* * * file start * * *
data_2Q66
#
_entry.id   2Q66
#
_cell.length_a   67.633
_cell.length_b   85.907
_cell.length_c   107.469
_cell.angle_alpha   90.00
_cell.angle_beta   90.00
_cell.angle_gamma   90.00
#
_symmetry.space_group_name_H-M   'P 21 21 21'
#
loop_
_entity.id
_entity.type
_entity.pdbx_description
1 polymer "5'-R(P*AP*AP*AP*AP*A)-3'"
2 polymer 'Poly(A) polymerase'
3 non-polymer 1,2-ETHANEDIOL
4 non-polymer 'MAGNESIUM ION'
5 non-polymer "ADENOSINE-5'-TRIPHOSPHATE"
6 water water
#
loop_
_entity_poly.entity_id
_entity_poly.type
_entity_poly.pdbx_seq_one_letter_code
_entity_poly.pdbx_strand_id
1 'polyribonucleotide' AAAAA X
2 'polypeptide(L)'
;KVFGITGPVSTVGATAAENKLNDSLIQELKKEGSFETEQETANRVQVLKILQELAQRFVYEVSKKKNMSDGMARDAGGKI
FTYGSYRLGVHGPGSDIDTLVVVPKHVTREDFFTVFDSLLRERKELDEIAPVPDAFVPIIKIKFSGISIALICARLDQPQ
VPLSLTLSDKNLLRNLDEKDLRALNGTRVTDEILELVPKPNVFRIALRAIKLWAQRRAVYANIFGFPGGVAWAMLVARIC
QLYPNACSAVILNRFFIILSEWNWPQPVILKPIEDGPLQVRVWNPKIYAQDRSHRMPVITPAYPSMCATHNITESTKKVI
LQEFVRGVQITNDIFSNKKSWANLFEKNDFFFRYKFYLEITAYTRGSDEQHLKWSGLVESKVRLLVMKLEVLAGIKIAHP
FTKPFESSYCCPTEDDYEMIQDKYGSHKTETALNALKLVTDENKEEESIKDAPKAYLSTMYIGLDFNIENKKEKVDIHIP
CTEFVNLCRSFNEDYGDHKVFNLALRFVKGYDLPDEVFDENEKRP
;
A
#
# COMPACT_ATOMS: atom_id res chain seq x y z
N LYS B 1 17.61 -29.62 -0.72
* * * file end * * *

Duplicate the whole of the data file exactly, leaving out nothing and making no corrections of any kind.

data_2Q66
#
_entry.id   2Q66
#
_cell.length_a   67.633
_cell.length_b   85.907
_cell.length_c   107.469
_cell.angle_alpha   90.00
_cell.angle_beta   90.00
_cell.angle_gamma   90.00
#
_symmetry.space_group_name_H-M   'P 21 21 21'
#
loop_
_entity.id
_entity.type
_entity.pdbx_description
1 polymer "5'-R(P*AP*AP*AP*AP*A)-3'"
2 polymer 'Poly(A) polymerase'
3 non-polymer 1,2-ETHANEDIOL
4 non-polymer 'MAGNESIUM ION'
5 non-polymer "ADENOSINE-5'-TRIPHOSPHATE"
6 water water
#
loop_
_entity_poly.entity_id
_entity_poly.type
_entity_poly.pdbx_seq_one_letter_code
_entity_poly.pdbx_strand_id
1 'polyribonucleotide' AAAAA X
2 'polypeptide(L)'
;KVFGITGPVSTVGATAAENKLNDSLIQELKKEGSFETEQETANRVQVLKILQELAQRFVYEVSKKKNMSDGMARDAGGKI
FTYGSYRLGVHGPGSDIDTLVVVPKHVTREDFFTVFDSLLRERKELDEIAPVPDAFVPIIKIKFSGISIALICARLDQPQ
VPLSLTLSDKNLLRNLDEKDLRALNGTRVTDEILELVPKPNVFRIALRAIKLWAQRRAVYANIFGFPGGVAWAMLVARIC
QLYPNACSAVILNRFFIILSEWNWPQPVILKPIEDGPLQVRVWNPKIYAQDRSHRMPVITPAYPSMCATHNITESTKKVI
LQEFVRGVQITNDIFSNKKSWANLFEKNDFFFRYKFYLEITAYTRGSDEQHLKWSGLVESKVRLLVMKLEVLAGIKIAHP
FTKPFESSYCCPTEDDYEMIQDKYGSHKTETALNALKLVTDENKEEESIKDAPKAYLSTMYIGLDFNIENKKEKVDIHIP
CTEFVNLCRSFNEDYGDHKVFNLALRFVKGYDLPDEVFDENEKRP
;
A
#
# COMPACT_ATOMS: atom_id res chain seq x y z
N LYS B 1 17.61 -29.62 -0.72